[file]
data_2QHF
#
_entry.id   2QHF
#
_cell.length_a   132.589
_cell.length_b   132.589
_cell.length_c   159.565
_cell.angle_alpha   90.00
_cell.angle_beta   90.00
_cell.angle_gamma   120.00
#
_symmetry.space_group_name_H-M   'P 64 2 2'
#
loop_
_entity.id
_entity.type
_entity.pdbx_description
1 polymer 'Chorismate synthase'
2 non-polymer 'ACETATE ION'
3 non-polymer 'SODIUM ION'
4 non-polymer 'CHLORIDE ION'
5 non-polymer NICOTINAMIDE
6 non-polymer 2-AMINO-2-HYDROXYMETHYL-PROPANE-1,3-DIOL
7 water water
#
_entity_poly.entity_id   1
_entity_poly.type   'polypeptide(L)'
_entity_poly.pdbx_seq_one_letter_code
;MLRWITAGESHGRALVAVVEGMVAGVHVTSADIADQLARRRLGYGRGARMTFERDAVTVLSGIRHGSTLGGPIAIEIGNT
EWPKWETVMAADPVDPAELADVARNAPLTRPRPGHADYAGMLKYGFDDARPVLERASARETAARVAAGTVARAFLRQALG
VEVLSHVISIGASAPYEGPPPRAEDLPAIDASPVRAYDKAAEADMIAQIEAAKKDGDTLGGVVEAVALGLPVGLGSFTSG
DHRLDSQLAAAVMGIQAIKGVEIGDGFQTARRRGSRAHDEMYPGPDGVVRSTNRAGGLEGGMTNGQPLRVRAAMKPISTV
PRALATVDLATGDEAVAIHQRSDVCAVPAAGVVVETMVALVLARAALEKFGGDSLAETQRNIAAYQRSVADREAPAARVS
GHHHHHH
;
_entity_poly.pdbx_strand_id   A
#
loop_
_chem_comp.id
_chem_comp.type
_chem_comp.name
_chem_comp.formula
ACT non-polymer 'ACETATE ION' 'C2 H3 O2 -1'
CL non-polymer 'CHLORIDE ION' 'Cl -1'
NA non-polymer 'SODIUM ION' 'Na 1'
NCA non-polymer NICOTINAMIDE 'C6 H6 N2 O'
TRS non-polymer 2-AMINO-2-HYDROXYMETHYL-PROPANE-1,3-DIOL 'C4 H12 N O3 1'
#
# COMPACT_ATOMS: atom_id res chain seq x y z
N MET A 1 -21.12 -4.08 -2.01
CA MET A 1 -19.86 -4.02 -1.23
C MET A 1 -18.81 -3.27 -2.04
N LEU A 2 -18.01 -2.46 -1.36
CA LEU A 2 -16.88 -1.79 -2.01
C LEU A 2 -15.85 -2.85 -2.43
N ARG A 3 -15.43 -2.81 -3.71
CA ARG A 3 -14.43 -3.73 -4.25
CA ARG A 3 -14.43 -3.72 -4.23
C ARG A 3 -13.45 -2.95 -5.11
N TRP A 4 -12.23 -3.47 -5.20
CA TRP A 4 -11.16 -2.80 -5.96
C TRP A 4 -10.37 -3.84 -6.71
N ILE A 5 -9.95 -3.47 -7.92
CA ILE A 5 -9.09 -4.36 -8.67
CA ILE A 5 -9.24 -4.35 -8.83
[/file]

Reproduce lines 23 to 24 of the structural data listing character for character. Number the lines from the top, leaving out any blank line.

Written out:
6 non-polymer 2-AMINO-2-HYDROXYMETHYL-PROPANE-1,3-DIOL
7 water water